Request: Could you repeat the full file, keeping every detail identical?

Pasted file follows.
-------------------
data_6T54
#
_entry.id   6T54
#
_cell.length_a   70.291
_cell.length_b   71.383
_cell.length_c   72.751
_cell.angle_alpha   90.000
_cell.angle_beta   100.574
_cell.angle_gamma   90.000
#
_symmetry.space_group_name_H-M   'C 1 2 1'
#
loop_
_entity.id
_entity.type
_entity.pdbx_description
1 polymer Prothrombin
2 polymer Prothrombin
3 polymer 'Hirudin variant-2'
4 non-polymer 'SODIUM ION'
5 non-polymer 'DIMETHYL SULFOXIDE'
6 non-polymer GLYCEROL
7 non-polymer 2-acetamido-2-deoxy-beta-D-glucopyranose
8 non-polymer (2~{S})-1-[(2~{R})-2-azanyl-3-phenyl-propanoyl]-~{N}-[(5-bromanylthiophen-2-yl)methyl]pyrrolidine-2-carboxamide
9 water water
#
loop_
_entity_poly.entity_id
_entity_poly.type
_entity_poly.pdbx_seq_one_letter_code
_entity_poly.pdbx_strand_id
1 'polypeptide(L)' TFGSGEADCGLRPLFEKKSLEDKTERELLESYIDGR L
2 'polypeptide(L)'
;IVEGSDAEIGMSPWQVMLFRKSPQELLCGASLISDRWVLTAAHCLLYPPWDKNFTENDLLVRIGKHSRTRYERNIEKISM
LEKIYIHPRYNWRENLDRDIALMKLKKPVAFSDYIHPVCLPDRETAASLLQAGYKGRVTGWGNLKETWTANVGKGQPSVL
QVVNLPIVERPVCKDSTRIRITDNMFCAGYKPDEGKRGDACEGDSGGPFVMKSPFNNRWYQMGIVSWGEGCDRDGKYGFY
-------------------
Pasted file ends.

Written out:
data_6T54
#
_entry.id   6T54
#
_cell.length_a   70.291
_cell.length_b   71.383
_cell.length_c   72.751
_cell.angle_alpha   90.000
_cell.angle_beta   100.574
_cell.angle_gamma   90.000
#
_symmetry.space_group_name_H-M   'C 1 2 1'
#
loop_
_entity.id
_entity.type
_entity.pdbx_description
1 polymer Prothrombin
2 polymer Prothrombin
3 polymer 'Hirudin variant-2'
4 non-polymer 'SODIUM ION'
5 non-polymer 'DIMETHYL SULFOXIDE'
6 non-polymer GLYCEROL
7 non-polymer 2-acetamido-2-deoxy-beta-D-glucopyranose
8 non-polymer (2~{S})-1-[(2~{R})-2-azanyl-3-phenyl-propanoyl]-~{N}-[(5-bromanylthiophen-2-yl)methyl]pyrrolidine-2-carboxamide
9 water water
#
loop_
_entity_poly.entity_id
_entity_poly.type
_entity_poly.pdbx_seq_one_letter_code
_entity_poly.pdbx_strand_id
1 'polypeptide(L)' TFGSGEADCGLRPLFEKKSLEDKTERELLESYIDGR L
2 'polypeptide(L)'
;IVEGSDAEIGMSPWQVMLFRKSPQELLCGASLISDRWVLTAAHCLLYPPWDKNFTENDLLVRIGKHSRTRYERNIEKISM
LEKIYIHPRYNWRENLDRDIALMKLKKPVAFSDYIHPVCLPDRETAASLLQAGYKGRVTGWGNLKETWTANVGKGQPSVL
QVVNLPIVERPVCKDSTRIRITDNMFCAGYKPDEGKRGDACEGDSGGPFVMKSPFNNRWYQMGIVSWGEGCDRDGKYGFY